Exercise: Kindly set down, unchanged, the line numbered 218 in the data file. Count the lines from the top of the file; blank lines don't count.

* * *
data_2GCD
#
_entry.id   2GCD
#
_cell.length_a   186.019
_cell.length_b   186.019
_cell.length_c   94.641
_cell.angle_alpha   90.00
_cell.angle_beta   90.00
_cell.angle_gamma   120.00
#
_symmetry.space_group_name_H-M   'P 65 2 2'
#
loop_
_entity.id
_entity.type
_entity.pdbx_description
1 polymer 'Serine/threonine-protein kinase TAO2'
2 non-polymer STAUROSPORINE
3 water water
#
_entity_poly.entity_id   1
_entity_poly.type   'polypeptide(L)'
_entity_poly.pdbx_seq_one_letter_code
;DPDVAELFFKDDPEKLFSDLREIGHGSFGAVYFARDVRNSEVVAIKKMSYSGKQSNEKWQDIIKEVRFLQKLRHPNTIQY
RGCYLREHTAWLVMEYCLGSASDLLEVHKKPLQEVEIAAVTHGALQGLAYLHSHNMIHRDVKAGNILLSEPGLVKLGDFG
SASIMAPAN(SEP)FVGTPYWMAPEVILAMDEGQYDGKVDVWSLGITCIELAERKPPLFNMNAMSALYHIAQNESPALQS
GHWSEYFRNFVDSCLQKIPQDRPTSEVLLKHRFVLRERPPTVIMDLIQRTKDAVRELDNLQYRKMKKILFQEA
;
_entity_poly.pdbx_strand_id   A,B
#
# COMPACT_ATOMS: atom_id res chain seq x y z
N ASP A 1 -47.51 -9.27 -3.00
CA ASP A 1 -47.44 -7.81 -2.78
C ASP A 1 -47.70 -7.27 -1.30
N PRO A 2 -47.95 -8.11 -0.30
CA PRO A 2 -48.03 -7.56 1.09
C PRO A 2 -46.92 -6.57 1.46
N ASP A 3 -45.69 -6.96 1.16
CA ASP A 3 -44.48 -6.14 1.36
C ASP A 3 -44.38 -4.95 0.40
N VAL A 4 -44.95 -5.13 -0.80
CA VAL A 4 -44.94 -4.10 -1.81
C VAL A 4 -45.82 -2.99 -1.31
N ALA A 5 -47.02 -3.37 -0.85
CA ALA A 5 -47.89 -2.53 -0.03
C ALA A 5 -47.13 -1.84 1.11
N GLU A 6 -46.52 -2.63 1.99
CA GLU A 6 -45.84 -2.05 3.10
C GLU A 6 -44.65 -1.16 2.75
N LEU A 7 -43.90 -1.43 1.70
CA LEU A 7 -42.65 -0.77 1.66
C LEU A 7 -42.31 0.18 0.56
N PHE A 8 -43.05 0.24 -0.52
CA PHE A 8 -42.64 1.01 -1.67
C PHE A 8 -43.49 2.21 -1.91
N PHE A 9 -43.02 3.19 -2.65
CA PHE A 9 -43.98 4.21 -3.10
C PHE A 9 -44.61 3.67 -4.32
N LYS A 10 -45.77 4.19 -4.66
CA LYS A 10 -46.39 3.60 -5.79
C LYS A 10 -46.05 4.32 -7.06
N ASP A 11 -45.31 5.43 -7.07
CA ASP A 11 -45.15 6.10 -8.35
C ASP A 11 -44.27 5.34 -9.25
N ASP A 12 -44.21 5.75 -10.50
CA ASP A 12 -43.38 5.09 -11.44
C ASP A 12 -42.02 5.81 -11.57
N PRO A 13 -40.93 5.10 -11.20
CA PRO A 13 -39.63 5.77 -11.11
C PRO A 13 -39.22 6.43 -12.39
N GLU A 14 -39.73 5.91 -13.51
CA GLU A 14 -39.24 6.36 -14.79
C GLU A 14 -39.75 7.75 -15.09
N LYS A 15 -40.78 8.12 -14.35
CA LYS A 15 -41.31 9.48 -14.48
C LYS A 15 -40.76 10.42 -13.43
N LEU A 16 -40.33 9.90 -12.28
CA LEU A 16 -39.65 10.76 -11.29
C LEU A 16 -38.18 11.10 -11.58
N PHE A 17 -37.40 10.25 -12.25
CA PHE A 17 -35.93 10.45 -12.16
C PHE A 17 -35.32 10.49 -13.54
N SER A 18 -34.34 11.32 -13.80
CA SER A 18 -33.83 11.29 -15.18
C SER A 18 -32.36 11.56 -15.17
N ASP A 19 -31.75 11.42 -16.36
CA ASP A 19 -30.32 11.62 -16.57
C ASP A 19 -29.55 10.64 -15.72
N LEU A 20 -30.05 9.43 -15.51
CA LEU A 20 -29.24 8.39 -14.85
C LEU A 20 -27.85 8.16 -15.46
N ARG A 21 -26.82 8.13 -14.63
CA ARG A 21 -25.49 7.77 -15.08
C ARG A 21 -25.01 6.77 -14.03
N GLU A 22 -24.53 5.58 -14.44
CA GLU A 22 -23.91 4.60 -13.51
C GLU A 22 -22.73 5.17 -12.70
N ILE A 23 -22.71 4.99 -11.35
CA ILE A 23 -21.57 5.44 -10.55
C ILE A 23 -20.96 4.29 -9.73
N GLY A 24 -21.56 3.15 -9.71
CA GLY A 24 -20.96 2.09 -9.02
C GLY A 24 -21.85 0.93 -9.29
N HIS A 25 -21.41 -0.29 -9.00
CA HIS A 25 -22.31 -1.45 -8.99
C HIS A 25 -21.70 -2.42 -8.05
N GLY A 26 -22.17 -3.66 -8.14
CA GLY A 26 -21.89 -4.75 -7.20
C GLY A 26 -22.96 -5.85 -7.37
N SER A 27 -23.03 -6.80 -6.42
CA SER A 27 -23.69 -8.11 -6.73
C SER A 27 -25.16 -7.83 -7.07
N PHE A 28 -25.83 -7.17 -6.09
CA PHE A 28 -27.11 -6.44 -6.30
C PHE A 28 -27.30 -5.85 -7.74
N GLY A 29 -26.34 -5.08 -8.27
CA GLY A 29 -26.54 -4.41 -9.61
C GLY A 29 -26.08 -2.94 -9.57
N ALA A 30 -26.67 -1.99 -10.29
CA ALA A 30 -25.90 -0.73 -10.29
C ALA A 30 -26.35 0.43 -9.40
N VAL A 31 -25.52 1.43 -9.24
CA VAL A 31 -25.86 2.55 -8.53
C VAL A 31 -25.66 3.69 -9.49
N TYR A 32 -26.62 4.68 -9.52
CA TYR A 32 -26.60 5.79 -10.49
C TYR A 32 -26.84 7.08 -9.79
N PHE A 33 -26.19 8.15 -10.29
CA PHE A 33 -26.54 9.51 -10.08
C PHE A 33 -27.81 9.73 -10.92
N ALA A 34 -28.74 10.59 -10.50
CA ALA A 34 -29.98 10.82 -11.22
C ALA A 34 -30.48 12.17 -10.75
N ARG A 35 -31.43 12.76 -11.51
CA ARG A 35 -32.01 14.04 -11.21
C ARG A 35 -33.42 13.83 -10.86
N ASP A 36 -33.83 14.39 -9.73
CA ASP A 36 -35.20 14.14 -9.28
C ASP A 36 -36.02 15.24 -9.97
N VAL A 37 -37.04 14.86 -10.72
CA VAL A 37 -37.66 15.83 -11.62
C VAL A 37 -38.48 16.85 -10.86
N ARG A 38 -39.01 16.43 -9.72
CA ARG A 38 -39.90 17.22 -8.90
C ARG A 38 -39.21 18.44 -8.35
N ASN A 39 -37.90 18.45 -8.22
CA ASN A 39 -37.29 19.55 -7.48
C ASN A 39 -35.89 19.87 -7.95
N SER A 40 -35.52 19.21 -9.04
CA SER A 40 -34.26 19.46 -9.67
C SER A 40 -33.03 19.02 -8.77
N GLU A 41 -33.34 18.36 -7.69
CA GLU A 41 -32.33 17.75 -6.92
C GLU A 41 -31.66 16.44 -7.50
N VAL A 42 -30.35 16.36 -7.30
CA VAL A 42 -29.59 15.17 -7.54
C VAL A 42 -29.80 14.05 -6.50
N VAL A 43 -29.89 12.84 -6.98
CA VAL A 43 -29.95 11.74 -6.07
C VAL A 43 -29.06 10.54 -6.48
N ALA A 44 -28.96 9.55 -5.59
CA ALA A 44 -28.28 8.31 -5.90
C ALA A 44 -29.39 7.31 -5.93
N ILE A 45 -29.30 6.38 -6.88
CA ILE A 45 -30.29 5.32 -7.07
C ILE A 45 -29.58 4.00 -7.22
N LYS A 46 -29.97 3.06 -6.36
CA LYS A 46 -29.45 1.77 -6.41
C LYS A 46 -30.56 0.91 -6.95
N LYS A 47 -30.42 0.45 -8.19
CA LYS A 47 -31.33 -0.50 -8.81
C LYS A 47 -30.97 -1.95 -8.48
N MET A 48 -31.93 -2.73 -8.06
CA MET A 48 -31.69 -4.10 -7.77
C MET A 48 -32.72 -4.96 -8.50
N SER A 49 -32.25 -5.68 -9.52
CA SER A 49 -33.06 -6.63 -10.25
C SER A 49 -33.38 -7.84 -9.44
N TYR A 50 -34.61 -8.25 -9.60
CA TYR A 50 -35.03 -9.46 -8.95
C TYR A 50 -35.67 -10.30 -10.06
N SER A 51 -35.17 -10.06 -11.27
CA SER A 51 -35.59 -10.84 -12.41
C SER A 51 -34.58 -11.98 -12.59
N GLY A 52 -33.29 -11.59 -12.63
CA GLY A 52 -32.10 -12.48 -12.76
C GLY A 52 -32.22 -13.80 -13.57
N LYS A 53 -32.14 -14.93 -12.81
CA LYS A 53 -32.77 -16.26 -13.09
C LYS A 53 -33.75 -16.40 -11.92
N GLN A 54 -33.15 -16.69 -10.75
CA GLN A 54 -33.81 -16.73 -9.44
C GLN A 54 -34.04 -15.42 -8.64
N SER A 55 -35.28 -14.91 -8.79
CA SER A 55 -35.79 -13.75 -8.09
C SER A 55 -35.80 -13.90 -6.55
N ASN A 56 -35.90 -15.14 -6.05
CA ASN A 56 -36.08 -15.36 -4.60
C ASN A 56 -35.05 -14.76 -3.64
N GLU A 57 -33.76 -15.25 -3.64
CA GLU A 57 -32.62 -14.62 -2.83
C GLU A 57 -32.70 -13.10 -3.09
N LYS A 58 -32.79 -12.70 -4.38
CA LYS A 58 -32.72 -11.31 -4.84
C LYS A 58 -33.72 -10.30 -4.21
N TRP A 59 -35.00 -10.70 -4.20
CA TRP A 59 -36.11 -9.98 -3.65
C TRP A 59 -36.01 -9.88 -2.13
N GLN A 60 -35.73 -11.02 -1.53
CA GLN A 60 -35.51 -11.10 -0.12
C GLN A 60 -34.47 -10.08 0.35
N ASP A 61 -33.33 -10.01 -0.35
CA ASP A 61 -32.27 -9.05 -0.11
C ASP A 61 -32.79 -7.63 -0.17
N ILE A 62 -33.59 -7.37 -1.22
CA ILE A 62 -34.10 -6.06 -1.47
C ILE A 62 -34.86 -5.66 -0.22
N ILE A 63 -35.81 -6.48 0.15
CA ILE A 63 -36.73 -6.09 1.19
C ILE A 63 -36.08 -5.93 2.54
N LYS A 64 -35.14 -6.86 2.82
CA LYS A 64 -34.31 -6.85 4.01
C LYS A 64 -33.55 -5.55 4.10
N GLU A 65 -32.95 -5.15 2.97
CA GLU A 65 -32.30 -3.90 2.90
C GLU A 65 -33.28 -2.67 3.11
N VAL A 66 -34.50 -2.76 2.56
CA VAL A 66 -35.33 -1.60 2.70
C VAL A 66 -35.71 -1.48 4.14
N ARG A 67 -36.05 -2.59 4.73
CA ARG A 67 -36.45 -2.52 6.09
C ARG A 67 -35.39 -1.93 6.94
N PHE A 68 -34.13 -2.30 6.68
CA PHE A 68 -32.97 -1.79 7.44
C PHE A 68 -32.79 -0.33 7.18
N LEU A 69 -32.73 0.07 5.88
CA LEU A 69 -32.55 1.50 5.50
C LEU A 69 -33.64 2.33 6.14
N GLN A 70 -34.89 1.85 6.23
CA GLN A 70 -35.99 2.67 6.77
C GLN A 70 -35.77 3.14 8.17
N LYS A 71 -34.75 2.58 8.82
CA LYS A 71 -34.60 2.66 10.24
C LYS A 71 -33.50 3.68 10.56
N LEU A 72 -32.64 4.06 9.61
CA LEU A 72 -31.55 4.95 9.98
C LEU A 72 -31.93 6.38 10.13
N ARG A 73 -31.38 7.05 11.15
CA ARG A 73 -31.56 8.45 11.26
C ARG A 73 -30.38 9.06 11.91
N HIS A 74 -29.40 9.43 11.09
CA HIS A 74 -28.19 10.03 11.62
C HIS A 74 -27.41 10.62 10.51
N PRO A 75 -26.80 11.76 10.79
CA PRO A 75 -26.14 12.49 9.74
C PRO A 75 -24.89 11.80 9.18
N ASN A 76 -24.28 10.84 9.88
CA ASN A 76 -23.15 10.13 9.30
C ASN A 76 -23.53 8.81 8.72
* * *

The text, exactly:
C ILE A 62 -34.86 -5.66 -0.22